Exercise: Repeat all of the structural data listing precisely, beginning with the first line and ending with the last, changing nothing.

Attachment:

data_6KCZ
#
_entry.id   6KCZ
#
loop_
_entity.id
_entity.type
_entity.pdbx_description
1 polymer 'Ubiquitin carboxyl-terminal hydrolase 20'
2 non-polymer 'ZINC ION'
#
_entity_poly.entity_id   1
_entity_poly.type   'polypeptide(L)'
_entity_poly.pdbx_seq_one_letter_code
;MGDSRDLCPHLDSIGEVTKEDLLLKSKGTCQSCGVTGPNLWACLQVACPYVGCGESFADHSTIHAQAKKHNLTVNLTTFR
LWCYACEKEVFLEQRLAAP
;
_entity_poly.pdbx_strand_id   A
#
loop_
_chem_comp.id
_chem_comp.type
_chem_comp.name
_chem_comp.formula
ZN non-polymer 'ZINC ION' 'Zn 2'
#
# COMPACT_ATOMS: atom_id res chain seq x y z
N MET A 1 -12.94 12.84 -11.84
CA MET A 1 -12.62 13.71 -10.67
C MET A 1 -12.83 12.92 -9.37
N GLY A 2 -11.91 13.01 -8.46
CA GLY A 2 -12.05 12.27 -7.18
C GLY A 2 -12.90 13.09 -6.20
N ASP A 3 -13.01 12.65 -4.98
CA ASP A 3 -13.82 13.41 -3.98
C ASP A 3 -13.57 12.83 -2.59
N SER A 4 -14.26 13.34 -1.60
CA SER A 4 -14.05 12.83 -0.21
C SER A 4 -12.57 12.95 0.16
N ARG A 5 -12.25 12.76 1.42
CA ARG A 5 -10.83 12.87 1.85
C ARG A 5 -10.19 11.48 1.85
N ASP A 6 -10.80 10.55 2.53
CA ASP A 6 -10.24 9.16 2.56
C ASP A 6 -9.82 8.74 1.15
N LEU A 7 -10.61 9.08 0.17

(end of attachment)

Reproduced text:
data_6KCZ
#
_entry.id   6KCZ
#
loop_
_entity.id
_entity.type
_entity.pdbx_description
1 polymer 'Ubiquitin carboxyl-terminal hydrolase 20'
2 non-polymer 'ZINC ION'
#
_entity_poly.entity_id   1
_entity_poly.type   'polypeptide(L)'
_entity_poly.pdbx_seq_one_letter_code
;MGDSRDLCPHLDSIGEVTKEDLLLKSKGTCQSCGVTGPNLWACLQVACPYVGCGESFADHSTIHAQAKKHNLTVNLTTFR
LWCYACEKEVFLEQRLAAP
;
_entity_poly.pdbx_strand_id   A
#
loop_
_chem_comp.id
_chem_comp.type
_chem_comp.name
_chem_comp.formula
ZN non-polymer 'ZINC ION' 'Zn 2'
#
# COMPACT_ATOMS: atom_id res chain seq x y z
N MET A 1 -12.94 12.84 -11.84
CA MET A 1 -12.62 13.71 -10.67
C MET A 1 -12.83 12.92 -9.37
N GLY A 2 -11.91 13.01 -8.46
CA GLY A 2 -12.05 12.27 -7.18
C GLY A 2 -12.90 13.09 -6.20
N ASP A 3 -13.01 12.65 -4.98
CA ASP A 3 -13.82 13.41 -3.98
C ASP A 3 -13.57 12.83 -2.59
N SER A 4 -14.26 13.34 -1.60
CA SER A 4 -14.05 12.83 -0.21
C SER A 4 -12.57 12.95 0.16
N ARG A 5 -12.25 12.76 1.42
CA ARG A 5 -10.83 12.87 1.85
C ARG A 5 -10.19 11.48 1.85
N ASP A 6 -10.80 10.55 2.53
CA ASP A 6 -10.24 9.16 2.56
C ASP A 6 -9.82 8.74 1.15
N LEU A 7 -10.61 9.08 0.17